Humans 1, Robots 0

Why human cashiers beat check-out machines at the supermarket. “The human is faster. The human has a more pleasing, less buggy interface. The human doesn’t expect me to remember or look up codes for produce, bags my groceries, and isn’t on hair-trigger alert for any sign that I might be trying to steal toilet paper. Best of all, the human does all the work while I’m allowed to stand there and stupidly stare at my phone” (990 words)

How Google Taught Itself Design

Google’s aesthetics are catching up with Apple’s. Design revolution began when Larry Page took over as chief executive in April. He called for a unified look and feel across all products: “Our goal is to design everything so it’s beautifully simple”. The outcome so far: a new design process, centred on the “card” — a little white information box that the user can access or dismiss it with a touch or a swipe (4,000 words)

WarGames: Google vs. Apple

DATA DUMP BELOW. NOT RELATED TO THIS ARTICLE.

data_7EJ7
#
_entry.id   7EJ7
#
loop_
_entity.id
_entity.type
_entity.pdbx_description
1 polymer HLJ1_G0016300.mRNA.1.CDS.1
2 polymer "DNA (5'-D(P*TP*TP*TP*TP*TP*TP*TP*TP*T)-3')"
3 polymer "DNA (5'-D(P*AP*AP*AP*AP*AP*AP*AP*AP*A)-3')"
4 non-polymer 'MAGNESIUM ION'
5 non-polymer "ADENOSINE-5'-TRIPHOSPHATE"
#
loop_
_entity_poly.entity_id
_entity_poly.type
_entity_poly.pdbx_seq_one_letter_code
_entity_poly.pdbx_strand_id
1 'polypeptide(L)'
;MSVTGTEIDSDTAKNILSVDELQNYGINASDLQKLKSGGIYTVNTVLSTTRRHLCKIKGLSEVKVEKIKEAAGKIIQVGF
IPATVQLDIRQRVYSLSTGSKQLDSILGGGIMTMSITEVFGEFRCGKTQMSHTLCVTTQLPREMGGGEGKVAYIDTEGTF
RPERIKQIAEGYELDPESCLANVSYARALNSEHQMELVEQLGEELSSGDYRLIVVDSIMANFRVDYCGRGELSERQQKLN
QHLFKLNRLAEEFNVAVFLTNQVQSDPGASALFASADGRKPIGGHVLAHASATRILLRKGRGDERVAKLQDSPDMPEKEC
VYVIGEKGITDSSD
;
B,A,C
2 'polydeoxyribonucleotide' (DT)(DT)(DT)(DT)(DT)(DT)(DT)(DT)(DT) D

Recommendation goes to the entire series: seven episodes long at the time of writing, and still under construction. What would happen if Google and Apple went to war — first commercially, but then for real? Slate at its slightly crazy best. Worthy of an Orson Welles radio broadcast. To my taste it jumps the shark in episode seven, when Apple starts issuing iPistols to loyalists queueing outside Apple stores, but, who knows, it may yet jump back again.

If The NSA Trusted Edward Snowden, Why Trust The NSA?

Good point. The PRISM whistleblower may be an idealist, even a hero. But what does his access to secrets say about the workings of the NSA? “The NSA trusted its most sensitive documents to this guy? He isn’t a seasoned FBI or CIA investigator. He isn’t a State Department analyst. He’s not an attorney with a specialty in national security or privacy law. Instead, he’s the IT guy, and not a very accomplished, experienced one at that” (740 words)

Profiling Is Great, Except When You Do It to Me

Plausible reconstruction of how the IRS came to scrutinise Tea Party groups. If tax officials are required to spot signs of political activity in groups applying for exemption, it makes sense to look for short cuts: for example, those that seem to be part of a new political movement, Tea Party. Trouble is, that’s “profiling”. Just like the TSA officer pulling over a traveller in a turban. It’s easy, logical, and wrong (1,590 words)

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